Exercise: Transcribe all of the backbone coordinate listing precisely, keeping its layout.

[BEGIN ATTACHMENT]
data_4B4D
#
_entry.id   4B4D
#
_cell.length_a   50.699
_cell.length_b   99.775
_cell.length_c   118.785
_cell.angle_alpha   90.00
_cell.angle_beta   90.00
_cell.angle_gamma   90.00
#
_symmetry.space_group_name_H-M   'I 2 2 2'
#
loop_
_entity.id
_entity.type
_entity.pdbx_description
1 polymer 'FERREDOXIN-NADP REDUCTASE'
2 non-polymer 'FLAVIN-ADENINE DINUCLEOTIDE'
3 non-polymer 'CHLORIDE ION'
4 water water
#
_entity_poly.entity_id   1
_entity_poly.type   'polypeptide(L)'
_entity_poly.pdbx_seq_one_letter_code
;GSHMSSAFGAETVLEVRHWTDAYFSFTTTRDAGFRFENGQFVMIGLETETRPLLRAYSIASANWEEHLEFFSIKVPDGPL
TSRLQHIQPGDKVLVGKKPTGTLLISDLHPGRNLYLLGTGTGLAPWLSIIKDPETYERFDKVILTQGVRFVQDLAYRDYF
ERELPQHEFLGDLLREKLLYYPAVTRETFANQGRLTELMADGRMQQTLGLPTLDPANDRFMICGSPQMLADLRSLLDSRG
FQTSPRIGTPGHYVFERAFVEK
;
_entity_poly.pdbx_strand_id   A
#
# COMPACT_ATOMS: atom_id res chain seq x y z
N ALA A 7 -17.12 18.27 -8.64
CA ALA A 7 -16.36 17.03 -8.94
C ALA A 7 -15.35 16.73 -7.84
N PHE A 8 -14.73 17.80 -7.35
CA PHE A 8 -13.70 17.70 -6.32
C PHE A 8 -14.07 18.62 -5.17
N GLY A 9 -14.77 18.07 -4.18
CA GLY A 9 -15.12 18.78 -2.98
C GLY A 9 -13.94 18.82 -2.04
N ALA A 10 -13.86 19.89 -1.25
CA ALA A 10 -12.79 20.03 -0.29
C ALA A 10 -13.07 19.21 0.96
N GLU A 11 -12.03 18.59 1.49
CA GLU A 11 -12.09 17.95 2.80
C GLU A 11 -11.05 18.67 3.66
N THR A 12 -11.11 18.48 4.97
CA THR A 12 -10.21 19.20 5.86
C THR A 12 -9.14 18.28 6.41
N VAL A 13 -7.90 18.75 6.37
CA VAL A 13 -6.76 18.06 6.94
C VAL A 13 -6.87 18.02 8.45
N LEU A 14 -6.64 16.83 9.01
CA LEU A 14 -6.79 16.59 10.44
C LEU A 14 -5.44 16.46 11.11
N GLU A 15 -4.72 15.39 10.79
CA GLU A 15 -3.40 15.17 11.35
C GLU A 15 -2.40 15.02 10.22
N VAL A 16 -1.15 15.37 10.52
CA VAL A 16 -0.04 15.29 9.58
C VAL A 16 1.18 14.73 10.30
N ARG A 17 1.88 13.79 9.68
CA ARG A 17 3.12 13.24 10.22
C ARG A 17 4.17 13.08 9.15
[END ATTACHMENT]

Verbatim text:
data_4B4D
#
_entry.id   4B4D
#
_cell.length_a   50.699
_cell.length_b   99.775
_cell.length_c   118.785
_cell.angle_alpha   90.00
_cell.angle_beta   90.00
_cell.angle_gamma   90.00
#
_symmetry.space_group_name_H-M   'I 2 2 2'
#
loop_
_entity.id
_entity.type
_entity.pdbx_description
1 polymer 'FERREDOXIN-NADP REDUCTASE'
2 non-polymer 'FLAVIN-ADENINE DINUCLEOTIDE'
3 non-polymer 'CHLORIDE ION'
4 water water
#
_entity_poly.entity_id   1
_entity_poly.type   'polypeptide(L)'
_entity_poly.pdbx_seq_one_letter_code
;GSHMSSAFGAETVLEVRHWTDAYFSFTTTRDAGFRFENGQFVMIGLETETRPLLRAYSIASANWEEHLEFFSIKVPDGPL
TSRLQHIQPGDKVLVGKKPTGTLLISDLHPGRNLYLLGTGTGLAPWLSIIKDPETYERFDKVILTQGVRFVQDLAYRDYF
ERELPQHEFLGDLLREKLLYYPAVTRETFANQGRLTELMADGRMQQTLGLPTLDPANDRFMICGSPQMLADLRSLLDSRG
FQTSPRIGTPGHYVFERAFVEK
;
_entity_poly.pdbx_strand_id   A
#
# COMPACT_ATOMS: atom_id res chain seq x y z
N ALA A 7 -17.12 18.27 -8.64
CA ALA A 7 -16.36 17.03 -8.94
C ALA A 7 -15.35 16.73 -7.84
N PHE A 8 -14.73 17.80 -7.35
CA PHE A 8 -13.70 17.70 -6.32
C PHE A 8 -14.07 18.62 -5.17
N GLY A 9 -14.77 18.07 -4.18
CA GLY A 9 -15.12 18.78 -2.98
C GLY A 9 -13.94 18.82 -2.04
N ALA A 10 -13.86 19.89 -1.25
CA ALA A 10 -12.79 20.03 -0.29
C ALA A 10 -13.07 19.21 0.96
N GLU A 11 -12.03 18.59 1.49
CA GLU A 11 -12.09 17.95 2.80
C GLU A 11 -11.05 18.67 3.66
N THR A 12 -11.11 18.48 4.97
CA THR A 12 -10.21 19.20 5.86
C THR A 12 -9.14 18.28 6.41
N VAL A 13 -7.90 18.75 6.37
CA VAL A 13 -6.76 18.06 6.94
C VAL A 13 -6.87 18.02 8.45
N LEU A 14 -6.64 16.83 9.01
CA LEU A 14 -6.79 16.59 10.44
C LEU A 14 -5.44 16.46 11.11
N GLU A 15 -4.72 15.39 10.79
CA GLU A 15 -3.40 15.17 11.35
C GLU A 15 -2.40 15.02 10.22
N VAL A 16 -1.15 15.37 10.52
CA VAL A 16 -0.04 15.29 9.58
C VAL A 16 1.18 14.73 10.30
N ARG A 17 1.88 13.79 9.68
CA ARG A 17 3.12 13.24 10.22
C ARG A 17 4.17 13.08 9.15